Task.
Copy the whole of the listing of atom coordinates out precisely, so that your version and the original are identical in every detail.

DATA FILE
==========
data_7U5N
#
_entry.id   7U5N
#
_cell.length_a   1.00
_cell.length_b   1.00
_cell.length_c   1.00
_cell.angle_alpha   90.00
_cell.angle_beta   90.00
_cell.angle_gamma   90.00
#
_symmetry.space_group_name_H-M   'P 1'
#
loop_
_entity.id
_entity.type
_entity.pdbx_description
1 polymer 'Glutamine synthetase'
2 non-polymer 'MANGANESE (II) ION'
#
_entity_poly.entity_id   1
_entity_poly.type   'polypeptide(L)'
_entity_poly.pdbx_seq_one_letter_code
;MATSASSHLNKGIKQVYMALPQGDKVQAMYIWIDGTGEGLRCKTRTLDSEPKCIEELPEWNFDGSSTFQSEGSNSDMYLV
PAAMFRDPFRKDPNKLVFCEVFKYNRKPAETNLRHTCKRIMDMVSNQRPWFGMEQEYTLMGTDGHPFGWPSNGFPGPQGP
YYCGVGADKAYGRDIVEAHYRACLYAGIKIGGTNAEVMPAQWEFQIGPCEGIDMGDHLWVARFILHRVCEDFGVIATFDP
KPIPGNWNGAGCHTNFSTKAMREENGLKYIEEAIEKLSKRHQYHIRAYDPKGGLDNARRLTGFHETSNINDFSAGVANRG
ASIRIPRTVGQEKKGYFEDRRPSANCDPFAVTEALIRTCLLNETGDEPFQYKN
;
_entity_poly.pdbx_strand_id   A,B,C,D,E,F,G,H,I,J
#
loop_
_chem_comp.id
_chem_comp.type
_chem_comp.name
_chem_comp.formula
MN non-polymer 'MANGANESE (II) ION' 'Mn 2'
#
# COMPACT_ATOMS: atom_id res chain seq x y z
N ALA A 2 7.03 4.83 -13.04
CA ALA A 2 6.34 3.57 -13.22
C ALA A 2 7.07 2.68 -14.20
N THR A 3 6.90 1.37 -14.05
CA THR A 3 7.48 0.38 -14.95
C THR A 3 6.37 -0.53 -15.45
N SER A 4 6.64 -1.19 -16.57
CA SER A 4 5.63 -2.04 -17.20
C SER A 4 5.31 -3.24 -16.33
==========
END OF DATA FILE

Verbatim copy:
data_7U5N
#
_entry.id   7U5N
#
_cell.length_a   1.00
_cell.length_b   1.00
_cell.length_c   1.00
_cell.angle_alpha   90.00
_cell.angle_beta   90.00
_cell.angle_gamma   90.00
#
_symmetry.space_group_name_H-M   'P 1'
#
loop_
_entity.id
_entity.type
_entity.pdbx_description
1 polymer 'Glutamine synthetase'
2 non-polymer 'MANGANESE (II) ION'
#
_entity_poly.entity_id   1
_entity_poly.type   'polypeptide(L)'
_entity_poly.pdbx_seq_one_letter_code
;MATSASSHLNKGIKQVYMALPQGDKVQAMYIWIDGTGEGLRCKTRTLDSEPKCIEELPEWNFDGSSTFQSEGSNSDMYLV
PAAMFRDPFRKDPNKLVFCEVFKYNRKPAETNLRHTCKRIMDMVSNQRPWFGMEQEYTLMGTDGHPFGWPSNGFPGPQGP
YYCGVGADKAYGRDIVEAHYRACLYAGIKIGGTNAEVMPAQWEFQIGPCEGIDMGDHLWVARFILHRVCEDFGVIATFDP
KPIPGNWNGAGCHTNFSTKAMREENGLKYIEEAIEKLSKRHQYHIRAYDPKGGLDNARRLTGFHETSNINDFSAGVANRG
ASIRIPRTVGQEKKGYFEDRRPSANCDPFAVTEALIRTCLLNETGDEPFQYKN
;
_entity_poly.pdbx_strand_id   A,B,C,D,E,F,G,H,I,J
#
loop_
_chem_comp.id
_chem_comp.type
_chem_comp.name
_chem_comp.formula
MN non-polymer 'MANGANESE (II) ION' 'Mn 2'
#
# COMPACT_ATOMS: atom_id res chain seq x y z
N ALA A 2 7.03 4.83 -13.04
CA ALA A 2 6.34 3.57 -13.22
C ALA A 2 7.07 2.68 -14.20
N THR A 3 6.90 1.37 -14.05
CA THR A 3 7.48 0.38 -14.95
C THR A 3 6.37 -0.53 -15.45
N SER A 4 6.64 -1.19 -16.57
CA SER A 4 5.63 -2.04 -17.20
C SER A 4 5.31 -3.24 -16.33